The railroad companies were less liars than the chamber of commerces and the Montana Bureau of Labor, Agriculture, and Industry. What did they most lie about? Rainfall, temperatures, and cost of living. Come to our boomtown! It’s wonderful! You need not fear drought Your yields will double! Come one! Come all! 
Come on people! (suckers!) [While writing this post, I just discovered an online article  that draws on Toole’s work and others to describe this boomtime..and what happened later]

Side note: the larger context of this boosterism makes me a bit more skeptical of the idyllic claims of Huerfano County in a lovely little 1915-era pamphlet that made its way to me through this very site. Perhaps it’s an overly-rosey enticement to bring more people west? These boosters underwrote the costs of demonstration farms, where the new techniques could be tested.

In my letter reading, I’d no sooner encountered discussion of Homesteading, Dryfarming, and demonstration farms, but I picked up another letter in the collection. Mama writes news to her daughter, Florence—we did this and that and the other, oh and we went to see a demonstration farm.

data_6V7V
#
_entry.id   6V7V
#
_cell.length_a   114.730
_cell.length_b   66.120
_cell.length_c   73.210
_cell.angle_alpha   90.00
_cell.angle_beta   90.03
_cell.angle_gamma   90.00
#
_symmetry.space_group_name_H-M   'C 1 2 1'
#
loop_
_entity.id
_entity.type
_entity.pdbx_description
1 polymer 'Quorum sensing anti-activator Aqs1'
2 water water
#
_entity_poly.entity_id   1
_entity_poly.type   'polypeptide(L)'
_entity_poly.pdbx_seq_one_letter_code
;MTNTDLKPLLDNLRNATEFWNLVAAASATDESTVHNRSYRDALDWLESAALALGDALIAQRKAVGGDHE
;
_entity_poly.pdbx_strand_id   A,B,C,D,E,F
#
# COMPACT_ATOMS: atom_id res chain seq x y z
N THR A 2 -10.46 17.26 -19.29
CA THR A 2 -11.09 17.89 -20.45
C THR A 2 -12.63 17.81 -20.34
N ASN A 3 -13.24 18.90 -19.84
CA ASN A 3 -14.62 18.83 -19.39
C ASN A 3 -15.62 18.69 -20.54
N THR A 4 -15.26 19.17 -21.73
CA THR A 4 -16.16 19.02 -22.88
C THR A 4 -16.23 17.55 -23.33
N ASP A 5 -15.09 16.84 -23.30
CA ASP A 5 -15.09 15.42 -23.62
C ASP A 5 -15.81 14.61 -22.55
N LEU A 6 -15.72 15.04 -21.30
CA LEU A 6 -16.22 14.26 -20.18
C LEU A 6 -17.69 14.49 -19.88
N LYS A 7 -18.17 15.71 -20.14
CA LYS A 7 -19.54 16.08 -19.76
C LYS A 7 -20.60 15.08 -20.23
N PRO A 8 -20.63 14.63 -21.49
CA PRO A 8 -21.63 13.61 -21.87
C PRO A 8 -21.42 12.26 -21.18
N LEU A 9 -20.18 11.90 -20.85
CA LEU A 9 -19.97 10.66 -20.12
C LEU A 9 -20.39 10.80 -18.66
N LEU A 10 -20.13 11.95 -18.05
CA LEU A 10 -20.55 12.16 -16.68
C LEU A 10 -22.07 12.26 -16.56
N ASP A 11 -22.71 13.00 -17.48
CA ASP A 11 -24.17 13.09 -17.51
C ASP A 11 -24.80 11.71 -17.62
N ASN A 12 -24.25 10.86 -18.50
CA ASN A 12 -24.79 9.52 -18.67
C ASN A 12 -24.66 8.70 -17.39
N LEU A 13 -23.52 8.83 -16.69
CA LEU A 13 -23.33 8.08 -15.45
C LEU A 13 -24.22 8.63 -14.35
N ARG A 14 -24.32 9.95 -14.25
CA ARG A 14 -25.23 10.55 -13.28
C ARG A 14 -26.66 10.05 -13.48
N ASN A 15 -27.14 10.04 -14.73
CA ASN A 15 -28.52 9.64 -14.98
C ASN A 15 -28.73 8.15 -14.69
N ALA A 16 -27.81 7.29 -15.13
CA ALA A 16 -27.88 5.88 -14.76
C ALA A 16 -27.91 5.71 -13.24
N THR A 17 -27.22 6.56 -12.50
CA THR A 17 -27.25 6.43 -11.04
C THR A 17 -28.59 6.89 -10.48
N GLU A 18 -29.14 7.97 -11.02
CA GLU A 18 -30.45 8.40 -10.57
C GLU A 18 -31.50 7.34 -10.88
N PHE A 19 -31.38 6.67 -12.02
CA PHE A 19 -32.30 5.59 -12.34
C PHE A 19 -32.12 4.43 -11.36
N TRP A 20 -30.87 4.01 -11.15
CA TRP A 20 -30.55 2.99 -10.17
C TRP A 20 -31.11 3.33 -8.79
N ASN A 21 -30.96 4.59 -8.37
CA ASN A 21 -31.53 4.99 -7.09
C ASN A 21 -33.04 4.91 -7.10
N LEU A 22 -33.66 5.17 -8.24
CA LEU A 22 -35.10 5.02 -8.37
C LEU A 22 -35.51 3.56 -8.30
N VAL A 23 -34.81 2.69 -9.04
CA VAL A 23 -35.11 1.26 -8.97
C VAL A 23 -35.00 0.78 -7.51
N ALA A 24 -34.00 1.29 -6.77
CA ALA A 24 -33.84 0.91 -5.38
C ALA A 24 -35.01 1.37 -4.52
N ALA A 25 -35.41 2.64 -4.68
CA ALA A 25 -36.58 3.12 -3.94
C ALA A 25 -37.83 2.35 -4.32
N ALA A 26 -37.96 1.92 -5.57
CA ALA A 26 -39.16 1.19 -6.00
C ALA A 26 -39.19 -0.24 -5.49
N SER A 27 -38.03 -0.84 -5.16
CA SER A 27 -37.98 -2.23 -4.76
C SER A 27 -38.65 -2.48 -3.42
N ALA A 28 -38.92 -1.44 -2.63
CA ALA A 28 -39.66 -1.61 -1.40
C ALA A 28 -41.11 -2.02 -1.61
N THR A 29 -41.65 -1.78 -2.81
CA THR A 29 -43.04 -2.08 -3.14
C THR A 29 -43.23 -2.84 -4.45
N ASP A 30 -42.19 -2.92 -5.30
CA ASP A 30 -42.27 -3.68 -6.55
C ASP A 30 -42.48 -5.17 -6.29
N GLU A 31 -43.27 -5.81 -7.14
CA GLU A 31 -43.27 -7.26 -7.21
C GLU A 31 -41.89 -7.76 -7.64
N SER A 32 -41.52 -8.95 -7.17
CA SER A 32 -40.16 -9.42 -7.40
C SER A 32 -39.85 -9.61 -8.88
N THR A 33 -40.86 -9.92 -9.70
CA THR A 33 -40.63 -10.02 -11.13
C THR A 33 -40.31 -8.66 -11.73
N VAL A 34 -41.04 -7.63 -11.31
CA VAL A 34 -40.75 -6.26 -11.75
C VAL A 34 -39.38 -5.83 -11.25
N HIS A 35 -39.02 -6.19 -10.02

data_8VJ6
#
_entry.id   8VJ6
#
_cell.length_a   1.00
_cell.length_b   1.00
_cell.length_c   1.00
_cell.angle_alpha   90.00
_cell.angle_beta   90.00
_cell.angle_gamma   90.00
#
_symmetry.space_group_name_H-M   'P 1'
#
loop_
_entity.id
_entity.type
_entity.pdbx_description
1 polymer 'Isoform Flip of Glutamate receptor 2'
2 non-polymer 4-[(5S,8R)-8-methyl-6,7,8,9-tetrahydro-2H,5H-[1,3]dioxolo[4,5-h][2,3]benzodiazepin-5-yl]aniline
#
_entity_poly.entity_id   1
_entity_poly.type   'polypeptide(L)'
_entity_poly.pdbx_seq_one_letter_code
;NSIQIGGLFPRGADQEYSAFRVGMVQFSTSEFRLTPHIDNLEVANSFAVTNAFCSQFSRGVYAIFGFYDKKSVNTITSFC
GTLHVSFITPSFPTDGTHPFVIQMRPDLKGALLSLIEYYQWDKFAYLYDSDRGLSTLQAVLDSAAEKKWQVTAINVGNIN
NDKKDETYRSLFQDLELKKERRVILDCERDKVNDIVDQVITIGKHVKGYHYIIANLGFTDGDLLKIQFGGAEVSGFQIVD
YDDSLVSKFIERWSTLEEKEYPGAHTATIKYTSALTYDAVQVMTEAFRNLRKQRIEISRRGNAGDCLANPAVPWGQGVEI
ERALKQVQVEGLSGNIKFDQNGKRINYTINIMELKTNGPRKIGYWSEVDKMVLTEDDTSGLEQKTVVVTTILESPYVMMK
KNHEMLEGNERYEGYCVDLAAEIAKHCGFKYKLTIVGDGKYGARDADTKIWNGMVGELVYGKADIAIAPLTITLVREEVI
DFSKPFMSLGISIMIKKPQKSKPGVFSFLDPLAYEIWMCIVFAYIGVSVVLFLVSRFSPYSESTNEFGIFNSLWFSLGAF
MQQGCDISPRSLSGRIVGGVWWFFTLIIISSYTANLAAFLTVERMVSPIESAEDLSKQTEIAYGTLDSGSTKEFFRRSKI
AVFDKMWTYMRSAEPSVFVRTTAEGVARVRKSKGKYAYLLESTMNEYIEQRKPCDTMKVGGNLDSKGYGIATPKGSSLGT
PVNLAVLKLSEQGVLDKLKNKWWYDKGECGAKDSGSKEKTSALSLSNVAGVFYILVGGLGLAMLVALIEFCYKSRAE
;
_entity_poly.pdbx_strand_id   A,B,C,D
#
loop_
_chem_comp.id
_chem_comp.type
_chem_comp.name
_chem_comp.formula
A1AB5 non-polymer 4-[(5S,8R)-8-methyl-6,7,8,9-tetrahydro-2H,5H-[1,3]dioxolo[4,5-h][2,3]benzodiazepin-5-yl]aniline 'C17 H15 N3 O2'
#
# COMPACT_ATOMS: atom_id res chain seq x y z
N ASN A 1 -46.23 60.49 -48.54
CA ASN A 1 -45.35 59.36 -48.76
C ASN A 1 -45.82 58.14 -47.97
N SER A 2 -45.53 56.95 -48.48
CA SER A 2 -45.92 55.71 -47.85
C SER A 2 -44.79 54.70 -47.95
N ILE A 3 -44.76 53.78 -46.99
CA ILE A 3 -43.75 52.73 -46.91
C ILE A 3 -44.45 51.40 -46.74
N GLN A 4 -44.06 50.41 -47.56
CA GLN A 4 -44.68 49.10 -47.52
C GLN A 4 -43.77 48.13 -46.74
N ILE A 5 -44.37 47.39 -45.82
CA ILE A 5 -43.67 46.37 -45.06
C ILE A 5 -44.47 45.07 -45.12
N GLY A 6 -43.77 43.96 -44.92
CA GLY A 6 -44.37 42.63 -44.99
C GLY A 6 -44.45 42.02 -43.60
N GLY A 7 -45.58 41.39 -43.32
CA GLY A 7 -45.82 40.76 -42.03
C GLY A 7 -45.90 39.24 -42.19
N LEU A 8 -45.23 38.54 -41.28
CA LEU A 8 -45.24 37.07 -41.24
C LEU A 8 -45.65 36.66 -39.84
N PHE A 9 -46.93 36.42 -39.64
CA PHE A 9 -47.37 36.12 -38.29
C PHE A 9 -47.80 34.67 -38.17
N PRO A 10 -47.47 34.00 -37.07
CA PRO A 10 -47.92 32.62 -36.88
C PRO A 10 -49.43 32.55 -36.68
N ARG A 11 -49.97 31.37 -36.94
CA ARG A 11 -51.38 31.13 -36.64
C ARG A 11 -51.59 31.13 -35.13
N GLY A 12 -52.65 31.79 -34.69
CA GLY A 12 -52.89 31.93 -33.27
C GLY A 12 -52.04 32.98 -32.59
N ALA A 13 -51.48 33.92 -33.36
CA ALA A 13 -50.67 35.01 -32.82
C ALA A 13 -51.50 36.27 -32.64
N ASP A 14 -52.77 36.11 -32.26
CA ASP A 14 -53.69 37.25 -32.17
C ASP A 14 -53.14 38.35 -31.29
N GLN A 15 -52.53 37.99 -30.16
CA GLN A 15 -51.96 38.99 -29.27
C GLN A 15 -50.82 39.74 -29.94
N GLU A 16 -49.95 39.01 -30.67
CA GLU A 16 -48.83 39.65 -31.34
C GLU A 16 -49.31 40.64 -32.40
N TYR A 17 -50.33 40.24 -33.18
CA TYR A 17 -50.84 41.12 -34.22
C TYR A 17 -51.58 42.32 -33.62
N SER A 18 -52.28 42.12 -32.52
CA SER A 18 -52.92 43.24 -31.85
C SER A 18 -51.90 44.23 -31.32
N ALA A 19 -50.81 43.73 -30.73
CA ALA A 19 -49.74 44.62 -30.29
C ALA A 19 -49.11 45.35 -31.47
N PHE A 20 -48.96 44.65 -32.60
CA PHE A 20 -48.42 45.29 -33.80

Here’s the boom—wheat commanded extremely high prices in 1914-1917 or so, while Europe was at war. Farm production there was down, but the people still needed to eat. Hello, Montana homestead-grown wheat! Good times. The rainfall was good, too.


I can’t speak to the difference between the propaganda numbers about rainfall and the actual rainfall. But it was enough, up until 1917.

Then the drought hit.

It started in the north of Montana, in 1917. In 1918, it spread east and south to Yellowstone County (Billings is the seat of that county). In 1919, the Billings Chamber of Commerce talked down the drought, saying that some were “discouraged by grossly exaggerated reports of failure and ruin in this state.” The Minneapolis Daily news “pooh-poohed the drought” and told people to hang on and have stiff upper lips. [Toole, pp. 78-80] After all, Dry Farming techniques will see you through. We told you so. We’re right. Are you goign to believe us or your own lying eyes?

The drought worsened, and so began an exodus of farmers who were ruined by the drought. It started in the fall of 1917. By the summer of 1918 it was well underway. By summer of 1919 it was a flood.

1920 saw the final insult, which didn’t begin in Montana, but Europe. (who says that globalization is new?) By 1920, Europe’s recovery from WW1 resulted in renewed agricultural output. The price of wheat fell. Down. Hard.